Having a Vision Statement for your organization can be a powerful tool. A Vision Statement tells the world what you hope your organization will become known for in the future. It is different from your Mission Statement which articulates what you do, for whom you do it, and the benefit to them. A Vision is more inspirational and future facing.
- Do We Change Our Vision With Our New Board?
There is some misunderstanding about when and how often organizations should update their Vision Statement. No, you shouldn’t have a new board work on changing your Vision simply because there is new leadership. In fact, it’s the opposite: you want to have a Vision so solid for your organization that you go find new board members who believe in that same Vision and are interested in helping bring it to fruition.
The only two times an organization should embark on the process of modifying the Vision Statement is 1) once it is actually achieved, or 2) when it is no longer relevant or aligned with the direction of the organization.
When a Vision is accomplished, be sure to celebrate that milestone and praise all the people who helped craft it and worked over the years to achieve it.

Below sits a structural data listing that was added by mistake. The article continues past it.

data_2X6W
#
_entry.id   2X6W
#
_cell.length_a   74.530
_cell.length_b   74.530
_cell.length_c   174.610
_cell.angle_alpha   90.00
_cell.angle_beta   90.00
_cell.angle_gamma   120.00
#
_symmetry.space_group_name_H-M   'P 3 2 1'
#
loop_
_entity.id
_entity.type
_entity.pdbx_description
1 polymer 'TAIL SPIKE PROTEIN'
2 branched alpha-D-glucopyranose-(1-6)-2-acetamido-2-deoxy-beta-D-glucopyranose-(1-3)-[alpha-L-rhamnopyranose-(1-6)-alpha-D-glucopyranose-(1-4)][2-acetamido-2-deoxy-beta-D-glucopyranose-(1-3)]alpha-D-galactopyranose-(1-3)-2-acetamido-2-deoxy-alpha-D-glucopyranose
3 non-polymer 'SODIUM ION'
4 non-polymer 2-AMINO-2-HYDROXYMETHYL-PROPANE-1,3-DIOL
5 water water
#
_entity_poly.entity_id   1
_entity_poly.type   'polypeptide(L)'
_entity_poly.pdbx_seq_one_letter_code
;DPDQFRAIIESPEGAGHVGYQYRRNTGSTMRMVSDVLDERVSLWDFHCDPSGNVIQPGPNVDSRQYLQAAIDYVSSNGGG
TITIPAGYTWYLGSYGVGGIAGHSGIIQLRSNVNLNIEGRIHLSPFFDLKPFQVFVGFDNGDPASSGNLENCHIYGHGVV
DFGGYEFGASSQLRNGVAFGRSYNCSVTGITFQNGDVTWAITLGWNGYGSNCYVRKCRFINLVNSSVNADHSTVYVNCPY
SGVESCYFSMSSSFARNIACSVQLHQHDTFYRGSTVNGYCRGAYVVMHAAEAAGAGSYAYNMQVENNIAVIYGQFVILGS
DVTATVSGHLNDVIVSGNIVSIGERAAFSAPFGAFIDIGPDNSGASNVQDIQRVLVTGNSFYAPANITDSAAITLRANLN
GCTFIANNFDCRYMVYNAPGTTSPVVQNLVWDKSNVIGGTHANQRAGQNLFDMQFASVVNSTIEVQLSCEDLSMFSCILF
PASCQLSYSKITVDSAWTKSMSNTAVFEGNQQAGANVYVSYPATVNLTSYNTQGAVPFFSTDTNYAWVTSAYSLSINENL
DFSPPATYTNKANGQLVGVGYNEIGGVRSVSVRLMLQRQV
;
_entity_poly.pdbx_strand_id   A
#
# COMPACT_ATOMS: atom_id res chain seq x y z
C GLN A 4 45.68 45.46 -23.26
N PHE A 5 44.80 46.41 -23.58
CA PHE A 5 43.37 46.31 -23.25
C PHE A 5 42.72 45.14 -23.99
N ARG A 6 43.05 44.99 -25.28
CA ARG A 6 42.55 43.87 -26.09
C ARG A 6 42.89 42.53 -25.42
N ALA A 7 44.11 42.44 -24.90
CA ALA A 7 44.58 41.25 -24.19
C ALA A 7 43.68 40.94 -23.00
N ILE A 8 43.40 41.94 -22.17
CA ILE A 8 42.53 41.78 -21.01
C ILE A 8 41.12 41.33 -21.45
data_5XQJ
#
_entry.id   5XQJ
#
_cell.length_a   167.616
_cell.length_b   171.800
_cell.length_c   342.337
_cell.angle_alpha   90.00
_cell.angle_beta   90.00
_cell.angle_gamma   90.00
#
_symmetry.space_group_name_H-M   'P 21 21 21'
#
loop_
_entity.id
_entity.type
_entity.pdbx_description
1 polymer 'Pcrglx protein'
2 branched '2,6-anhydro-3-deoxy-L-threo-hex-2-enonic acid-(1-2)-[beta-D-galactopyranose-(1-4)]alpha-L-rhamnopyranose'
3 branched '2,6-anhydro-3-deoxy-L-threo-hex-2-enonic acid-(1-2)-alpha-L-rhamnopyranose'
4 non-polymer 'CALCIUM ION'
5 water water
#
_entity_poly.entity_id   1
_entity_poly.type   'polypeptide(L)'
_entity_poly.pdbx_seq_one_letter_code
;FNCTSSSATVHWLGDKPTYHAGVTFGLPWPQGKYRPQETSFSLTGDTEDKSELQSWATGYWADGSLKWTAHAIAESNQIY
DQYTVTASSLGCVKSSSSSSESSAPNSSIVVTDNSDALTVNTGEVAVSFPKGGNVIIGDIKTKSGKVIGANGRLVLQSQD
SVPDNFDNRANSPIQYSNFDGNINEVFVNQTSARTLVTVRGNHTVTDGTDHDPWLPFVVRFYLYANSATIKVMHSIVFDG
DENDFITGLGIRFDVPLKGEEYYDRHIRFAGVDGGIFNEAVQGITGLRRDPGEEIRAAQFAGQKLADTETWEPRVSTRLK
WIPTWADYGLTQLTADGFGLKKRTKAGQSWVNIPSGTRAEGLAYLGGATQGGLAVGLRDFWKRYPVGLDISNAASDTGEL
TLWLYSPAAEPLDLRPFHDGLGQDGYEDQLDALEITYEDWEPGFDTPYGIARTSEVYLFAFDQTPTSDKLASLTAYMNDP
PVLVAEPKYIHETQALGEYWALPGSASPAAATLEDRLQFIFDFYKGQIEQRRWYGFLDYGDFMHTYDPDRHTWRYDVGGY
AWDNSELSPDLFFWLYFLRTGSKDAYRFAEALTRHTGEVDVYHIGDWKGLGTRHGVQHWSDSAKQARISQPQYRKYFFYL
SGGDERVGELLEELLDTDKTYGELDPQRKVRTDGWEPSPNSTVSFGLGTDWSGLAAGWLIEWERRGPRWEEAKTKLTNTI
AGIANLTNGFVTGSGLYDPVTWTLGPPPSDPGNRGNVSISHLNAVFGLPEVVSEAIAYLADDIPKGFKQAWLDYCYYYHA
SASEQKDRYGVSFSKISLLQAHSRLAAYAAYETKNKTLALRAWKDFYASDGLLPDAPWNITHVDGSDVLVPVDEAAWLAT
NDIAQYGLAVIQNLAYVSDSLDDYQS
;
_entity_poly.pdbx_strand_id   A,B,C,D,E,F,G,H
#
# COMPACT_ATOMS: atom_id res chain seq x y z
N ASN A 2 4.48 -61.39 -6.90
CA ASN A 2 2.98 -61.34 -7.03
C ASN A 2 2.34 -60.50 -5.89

- What Are the Elements of a Strong Vision Statement?
A Vision Statement must be inspirational enough that people are enthusiastic about buying into it.
It must be “big picture” enough so that a variety of your members/stakeholders can see themselves relating to and benefiting from it.
It must be concise. Make it succinct enough so that every board and staff member can memorize it. One period and no commas is ideal. If it’s too lengthy, people won’t remember it.
It must be actually attainable one day. If it’s too outlandish, your members and stakeholders will consider it unrealistic and too frivolous to pursue.
It must be shared. You organization must write it down and share it with the world.
- How Do We Write a New Vision Statement?
When it is time to write a new Vision Statement, look to the past, the present, and the future. Some great conversation prompts are:
- Past: What have we learned from our organization’s past successes and failures?
- Current: What are we doing really well right now that we can build upon?
- Future: What is our dream for our organization’s future? What does success look like?
Make sure you’re listening to feedback from members/stakeholders during this process. Your Vision Statement should be reflective of the needs and dreams of the ones you serve.
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